Ghostly International presents ‘Hundreds of Days Remixes’, Mary Lattimore’s 2018 album reimagined by her peers, set for release on January 25th.

Plucks of harp dissolve, pulsate, and elongate across atmospheric and rhythmic reworks by Julianna Barwick, Steve Moore, Paul Corley, Alex Somers, Icelandic musicians Jónsi, Kjartan Holm, Sin Fang, and Philadelphia friends King Britt and Inlets (Jeff Zeigler and Sarah Schimineck).

The collection caps a banner year for Lattimore which saw the Los Angeles-based artist touring the world in support of two albums (‘Hundreds of Days’ and ‘Ghost Forests’, her collaborative project with Meg Baird), reaching #4 on the Billboard New Age charts, and receiving widespread critical acclaim.

The New Yorker has observed that Lattimore’s albums “tend toward a spooky formlessness; listening to them feels like falling into a long trance.” These remixers shape different forms from ‘Hundreds of Days’, inflecting their own style into her world, inviting listeners to engage the intricacies of this evocative work in an array of new ways.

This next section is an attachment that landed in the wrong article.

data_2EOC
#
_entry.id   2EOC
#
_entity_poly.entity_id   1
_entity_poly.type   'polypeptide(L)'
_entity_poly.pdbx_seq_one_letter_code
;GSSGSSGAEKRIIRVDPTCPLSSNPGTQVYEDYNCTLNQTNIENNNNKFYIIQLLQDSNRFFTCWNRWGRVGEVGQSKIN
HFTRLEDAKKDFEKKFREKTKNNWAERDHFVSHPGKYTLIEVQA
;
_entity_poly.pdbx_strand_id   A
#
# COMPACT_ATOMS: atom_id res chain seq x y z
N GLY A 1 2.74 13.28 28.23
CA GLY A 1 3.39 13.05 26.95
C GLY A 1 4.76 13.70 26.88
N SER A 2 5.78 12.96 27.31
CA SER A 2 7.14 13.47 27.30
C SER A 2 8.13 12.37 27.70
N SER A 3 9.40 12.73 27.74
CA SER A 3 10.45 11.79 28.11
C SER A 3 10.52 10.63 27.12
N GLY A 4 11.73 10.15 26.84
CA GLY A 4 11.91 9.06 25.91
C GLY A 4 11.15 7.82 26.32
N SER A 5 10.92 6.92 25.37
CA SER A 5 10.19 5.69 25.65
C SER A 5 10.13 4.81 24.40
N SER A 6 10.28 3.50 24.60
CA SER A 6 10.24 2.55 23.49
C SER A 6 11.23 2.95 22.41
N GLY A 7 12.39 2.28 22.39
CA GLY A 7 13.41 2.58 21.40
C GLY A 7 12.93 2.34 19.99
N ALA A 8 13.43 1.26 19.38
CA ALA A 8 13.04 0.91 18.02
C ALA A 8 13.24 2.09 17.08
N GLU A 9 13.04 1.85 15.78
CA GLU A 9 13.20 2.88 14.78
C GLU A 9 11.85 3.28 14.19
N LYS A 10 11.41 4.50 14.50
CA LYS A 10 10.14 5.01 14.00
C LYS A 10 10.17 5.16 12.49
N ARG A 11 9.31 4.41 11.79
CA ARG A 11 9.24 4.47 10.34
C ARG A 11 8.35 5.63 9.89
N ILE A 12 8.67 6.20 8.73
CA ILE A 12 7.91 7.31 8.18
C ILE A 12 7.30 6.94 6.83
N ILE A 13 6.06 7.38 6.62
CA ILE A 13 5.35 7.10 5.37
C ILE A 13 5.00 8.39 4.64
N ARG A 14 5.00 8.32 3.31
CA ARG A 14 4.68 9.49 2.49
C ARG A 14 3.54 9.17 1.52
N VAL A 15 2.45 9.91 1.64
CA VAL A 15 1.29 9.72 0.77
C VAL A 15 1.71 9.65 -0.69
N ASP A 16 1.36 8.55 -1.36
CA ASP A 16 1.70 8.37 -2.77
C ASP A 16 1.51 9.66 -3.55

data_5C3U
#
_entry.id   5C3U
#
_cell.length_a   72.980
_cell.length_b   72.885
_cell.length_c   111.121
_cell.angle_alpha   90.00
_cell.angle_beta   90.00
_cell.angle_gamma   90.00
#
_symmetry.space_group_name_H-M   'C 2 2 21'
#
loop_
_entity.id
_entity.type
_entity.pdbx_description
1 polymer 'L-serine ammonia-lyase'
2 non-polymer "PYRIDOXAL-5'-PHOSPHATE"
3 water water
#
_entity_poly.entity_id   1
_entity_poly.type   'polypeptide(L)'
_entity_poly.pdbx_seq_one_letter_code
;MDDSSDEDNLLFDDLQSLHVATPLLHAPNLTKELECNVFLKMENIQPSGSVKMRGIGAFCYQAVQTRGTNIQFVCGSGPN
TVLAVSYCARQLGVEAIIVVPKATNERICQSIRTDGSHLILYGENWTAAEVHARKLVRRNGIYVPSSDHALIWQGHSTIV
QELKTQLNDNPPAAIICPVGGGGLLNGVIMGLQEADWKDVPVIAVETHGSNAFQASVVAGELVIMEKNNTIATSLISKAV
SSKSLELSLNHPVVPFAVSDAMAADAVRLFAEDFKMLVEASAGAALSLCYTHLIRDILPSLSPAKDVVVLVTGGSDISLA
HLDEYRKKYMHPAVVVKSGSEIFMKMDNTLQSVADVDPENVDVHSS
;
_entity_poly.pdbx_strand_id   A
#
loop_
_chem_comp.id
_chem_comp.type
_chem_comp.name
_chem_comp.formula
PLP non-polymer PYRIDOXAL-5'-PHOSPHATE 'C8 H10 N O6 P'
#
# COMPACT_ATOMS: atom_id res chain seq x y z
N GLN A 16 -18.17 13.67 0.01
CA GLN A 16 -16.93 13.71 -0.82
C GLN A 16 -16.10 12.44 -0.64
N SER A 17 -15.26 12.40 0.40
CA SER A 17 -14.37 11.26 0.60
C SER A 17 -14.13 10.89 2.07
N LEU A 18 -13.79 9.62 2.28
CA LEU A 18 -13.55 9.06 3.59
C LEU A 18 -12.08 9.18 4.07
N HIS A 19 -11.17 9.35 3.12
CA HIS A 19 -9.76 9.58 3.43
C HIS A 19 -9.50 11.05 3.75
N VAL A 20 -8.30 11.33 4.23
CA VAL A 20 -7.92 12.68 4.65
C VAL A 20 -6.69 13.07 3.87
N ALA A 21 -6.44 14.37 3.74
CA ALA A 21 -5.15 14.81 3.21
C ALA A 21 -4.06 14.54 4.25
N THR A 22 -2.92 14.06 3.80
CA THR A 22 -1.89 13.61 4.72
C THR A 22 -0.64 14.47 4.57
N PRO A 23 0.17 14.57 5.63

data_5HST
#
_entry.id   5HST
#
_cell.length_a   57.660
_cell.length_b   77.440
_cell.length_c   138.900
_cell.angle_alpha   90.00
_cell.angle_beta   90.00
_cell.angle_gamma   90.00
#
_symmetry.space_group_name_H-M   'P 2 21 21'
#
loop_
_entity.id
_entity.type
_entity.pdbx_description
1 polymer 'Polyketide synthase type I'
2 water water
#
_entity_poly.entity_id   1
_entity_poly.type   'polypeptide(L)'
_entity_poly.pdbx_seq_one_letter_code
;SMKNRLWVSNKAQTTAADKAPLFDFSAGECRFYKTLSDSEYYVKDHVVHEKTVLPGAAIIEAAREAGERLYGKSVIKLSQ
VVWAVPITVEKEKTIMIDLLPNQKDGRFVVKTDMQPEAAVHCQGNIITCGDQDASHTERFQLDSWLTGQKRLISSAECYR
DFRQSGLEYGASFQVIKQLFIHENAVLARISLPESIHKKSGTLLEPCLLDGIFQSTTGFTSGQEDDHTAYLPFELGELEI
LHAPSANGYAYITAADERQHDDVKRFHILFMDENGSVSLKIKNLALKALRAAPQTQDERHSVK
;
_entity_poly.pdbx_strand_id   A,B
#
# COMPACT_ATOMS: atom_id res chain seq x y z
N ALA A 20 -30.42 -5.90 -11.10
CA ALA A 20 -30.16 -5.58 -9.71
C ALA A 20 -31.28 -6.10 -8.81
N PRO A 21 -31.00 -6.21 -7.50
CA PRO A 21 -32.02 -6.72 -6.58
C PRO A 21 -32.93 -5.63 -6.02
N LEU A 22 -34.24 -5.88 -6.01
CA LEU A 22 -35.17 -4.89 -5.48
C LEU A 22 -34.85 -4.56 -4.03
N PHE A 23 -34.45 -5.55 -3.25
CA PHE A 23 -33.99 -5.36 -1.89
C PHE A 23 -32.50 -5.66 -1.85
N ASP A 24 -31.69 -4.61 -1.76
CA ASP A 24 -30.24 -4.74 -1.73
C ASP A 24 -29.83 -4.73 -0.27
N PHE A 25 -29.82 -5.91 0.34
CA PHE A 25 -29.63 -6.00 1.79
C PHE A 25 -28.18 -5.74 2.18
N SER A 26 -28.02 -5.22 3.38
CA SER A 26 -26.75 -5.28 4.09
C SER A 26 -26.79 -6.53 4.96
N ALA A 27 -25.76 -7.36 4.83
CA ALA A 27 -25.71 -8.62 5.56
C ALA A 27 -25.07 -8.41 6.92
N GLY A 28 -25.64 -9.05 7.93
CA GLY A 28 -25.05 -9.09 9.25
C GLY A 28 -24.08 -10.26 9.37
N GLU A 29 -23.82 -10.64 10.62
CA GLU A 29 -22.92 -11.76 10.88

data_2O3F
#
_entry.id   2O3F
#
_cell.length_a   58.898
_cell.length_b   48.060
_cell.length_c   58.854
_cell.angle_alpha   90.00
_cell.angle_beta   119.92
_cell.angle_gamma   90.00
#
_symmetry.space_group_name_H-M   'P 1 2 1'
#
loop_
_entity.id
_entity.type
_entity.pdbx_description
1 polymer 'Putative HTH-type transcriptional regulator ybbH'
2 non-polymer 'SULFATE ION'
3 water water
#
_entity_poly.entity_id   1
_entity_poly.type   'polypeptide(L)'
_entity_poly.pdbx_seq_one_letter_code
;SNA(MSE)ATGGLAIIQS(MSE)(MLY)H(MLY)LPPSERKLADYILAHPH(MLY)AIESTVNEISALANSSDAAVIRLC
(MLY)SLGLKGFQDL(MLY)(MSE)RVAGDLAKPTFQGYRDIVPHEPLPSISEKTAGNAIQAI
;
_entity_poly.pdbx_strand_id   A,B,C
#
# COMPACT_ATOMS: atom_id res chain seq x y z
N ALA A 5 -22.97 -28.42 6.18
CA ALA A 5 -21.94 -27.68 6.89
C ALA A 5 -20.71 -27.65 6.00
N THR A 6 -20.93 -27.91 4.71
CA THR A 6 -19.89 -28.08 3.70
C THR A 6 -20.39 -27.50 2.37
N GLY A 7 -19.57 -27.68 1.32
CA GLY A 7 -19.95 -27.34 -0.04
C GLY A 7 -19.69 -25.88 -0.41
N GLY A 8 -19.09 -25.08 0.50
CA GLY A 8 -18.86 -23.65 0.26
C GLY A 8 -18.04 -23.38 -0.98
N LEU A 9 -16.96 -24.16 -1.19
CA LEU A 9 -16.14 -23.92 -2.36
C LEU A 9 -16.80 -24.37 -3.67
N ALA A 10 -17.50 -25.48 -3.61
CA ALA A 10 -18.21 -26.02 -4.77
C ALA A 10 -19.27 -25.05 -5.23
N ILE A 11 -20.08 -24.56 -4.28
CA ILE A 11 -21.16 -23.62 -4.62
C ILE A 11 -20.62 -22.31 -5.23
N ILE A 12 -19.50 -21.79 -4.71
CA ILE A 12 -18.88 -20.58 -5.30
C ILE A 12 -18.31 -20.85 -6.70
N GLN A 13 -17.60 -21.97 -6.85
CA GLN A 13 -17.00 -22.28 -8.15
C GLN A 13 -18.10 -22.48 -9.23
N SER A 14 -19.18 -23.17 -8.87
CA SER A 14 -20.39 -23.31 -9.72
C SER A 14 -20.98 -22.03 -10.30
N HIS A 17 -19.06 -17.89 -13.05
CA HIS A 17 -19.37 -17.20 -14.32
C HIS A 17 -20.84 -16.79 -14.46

Album opener “It Feels Like Floating” glistens brighter and suspends further in the 23-minute edit from Jónsi. The Sigur Rós singer’s unmistakable voice appears briefly, enraptured by the circuitous current of the quiet organ hymn. Julianna Barwick elevates “Never Saw Him Again” to a mesmeric, sun-kissed stomp. Lattimore’s signature drone and halcyon flutter obscure and throb under the new tempo, evoking the optimistic glow of a golden hour in California, where both artists reside. Steve Moore sets “Baltic Birch” in fog. The original was inspired by Lattimore’s trip to Latvia where she was struck by the abandoned resort towns. Moore, known for his film scores and work as one half of horror-prog duo Zombi, sees the scene through a lens clouded and darkened with the dust. Paul Corley isolates and stirs it to a flurry. King Britt reconstructs “Wind Carries Seed” with handclaps and hushes. Kjartan Holm drafts a slow-motion postcard from “Hello From the Edge of the Earth.” Sin Fang propels “Their Faces Streaked With Light and Filled With Pity” into a field of kinetic energy. Alex Somers remembers “On The Day You Saw The Dead Whale” with a fireworks finale. Inlets bounce “Be My Four Eyes” toward beatific heavens.

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